Former Knesset Speaker and Health Minister Yuli Edelstein did not do well in Tuesday’s Likud primaries: he was booted to the 17th spot, which means he will certainly make it to the Knesset come November, but landing this relatively low slot could mean a demotion when it comes to a ministerial appointment in a Netanyahu government.
The Likud is a democratic party, but its primaries are notoriously handled by vote brokers and they often represent the wishes of the party chairman, opposition leader MK Benjamin Netanyahu. Nir Barkat, Israel Katz, and Yuli Edelstein, who were all considered at one time or another the candidates to fill Benjamin Netanyahu’s shoes, have all been punished on Tuesday for their daring to challenge the boss, some more severely than others. Barkat didn’t make the top five and ended in 8th place. Katz was pushed back to 12th, and Edelstein, as we said, to 17th, which, after Netanyahu announces his own additions to the party list (he is allowed 4), could mean 20th.
On Thursday, Kan 11 News reported that Edelstein was reevaluating his career as a Likudnik, and was heard to say in a private conversation: “If I’m not appointed minister after the elections, I will not continue in Likud for a long time.”
The leak was a shot across the bow, warning Netanyahu that if his future as prime minister has been quashed by Gideon Sa’ar and Ze’ev Elkin, two senior Likud leaders who had enough of being pushed down by the chairman and joined the Lapid-Bennett government as ministers – imagine how much damage one of the most popular Likud politicians could do should he be made unhappy.
Mind you, Edelstein married Irina Nevzlin, the daughter of Russian-Israeli billionaire Leonid Nevzlin. Nevzlin renounced his Russian citizenship in March, so he got to hold on to his estimated $1.3 billion. He’s not Elon Musk rich, but should his son-in-law need help to redirect his political career, he’ll do OK.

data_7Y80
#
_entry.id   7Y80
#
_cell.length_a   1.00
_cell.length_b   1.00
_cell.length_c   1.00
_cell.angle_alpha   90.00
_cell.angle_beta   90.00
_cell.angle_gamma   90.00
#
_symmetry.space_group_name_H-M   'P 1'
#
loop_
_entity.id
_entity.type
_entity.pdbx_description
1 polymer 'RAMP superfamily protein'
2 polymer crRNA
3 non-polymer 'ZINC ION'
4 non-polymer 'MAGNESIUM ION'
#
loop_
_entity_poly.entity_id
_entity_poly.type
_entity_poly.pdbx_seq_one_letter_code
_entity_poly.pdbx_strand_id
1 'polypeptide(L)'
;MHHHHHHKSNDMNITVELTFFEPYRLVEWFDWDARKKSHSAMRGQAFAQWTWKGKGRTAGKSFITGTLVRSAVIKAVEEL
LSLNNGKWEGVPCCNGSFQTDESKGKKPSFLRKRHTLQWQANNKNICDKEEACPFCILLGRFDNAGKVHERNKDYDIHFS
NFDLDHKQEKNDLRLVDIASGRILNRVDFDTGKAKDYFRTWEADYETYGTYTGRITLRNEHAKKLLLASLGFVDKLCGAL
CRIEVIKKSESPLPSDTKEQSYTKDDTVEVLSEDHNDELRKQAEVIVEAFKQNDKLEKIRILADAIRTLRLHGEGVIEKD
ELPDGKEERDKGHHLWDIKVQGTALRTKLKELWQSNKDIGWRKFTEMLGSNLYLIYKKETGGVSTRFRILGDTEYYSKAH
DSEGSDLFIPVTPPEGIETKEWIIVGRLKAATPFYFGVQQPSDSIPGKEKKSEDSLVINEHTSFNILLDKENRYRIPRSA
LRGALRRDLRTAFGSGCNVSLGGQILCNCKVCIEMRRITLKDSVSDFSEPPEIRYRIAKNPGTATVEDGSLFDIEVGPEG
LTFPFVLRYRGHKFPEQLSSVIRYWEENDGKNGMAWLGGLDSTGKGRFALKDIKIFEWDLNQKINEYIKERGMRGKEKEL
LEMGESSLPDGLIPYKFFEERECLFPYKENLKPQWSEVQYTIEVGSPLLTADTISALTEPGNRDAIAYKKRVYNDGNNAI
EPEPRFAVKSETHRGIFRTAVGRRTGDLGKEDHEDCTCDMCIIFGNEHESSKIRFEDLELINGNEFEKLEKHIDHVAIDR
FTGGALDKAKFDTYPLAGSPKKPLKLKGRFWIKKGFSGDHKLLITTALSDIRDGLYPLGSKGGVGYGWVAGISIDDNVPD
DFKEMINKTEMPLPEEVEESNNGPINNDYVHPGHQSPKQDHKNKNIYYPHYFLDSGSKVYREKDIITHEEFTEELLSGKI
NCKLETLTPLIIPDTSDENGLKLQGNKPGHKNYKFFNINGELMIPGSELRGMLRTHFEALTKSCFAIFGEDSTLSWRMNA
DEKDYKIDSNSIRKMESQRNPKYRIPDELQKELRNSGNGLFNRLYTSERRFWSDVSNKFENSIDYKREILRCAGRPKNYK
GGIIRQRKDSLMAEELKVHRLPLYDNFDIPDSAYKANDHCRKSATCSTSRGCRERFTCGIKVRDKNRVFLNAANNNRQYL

Likud MK Miki Zohar, who came in 10th in the primaries, responded to Edelstein’s ultimatum on Friday, telling Reshet Bet radio that “this is not the time to deal with appointments.”
“Harnessing the cart before the horses is not wise,” Zohar continued. “Now we shouldn’t hand out jobs but focus on one important thing – win the election campaign. Whoever thinks we have already won is wrong. And when we return to the leadership of the state, I’m sure everyone will have a spot, everyone will be part of the faction, this is not the time to engage in Jobs,” Zohar reiterated.
While we’re on the subject of Likud politics, the fact that the top 10 winners in Tuesday’s primaries were mostly right-wing hardliners and all the liberals in the party have been pushed down the list, is going to impact the Likud campaign strategy, according to Kan 11 News. The party is expected to conduct its first strategic conference next week, and rumors suggest they will give up on the soft-right vote and work instead to bring in the harder right-wing voters – at the expense of Bezalel Smotrich and Itamar Ben Gvir.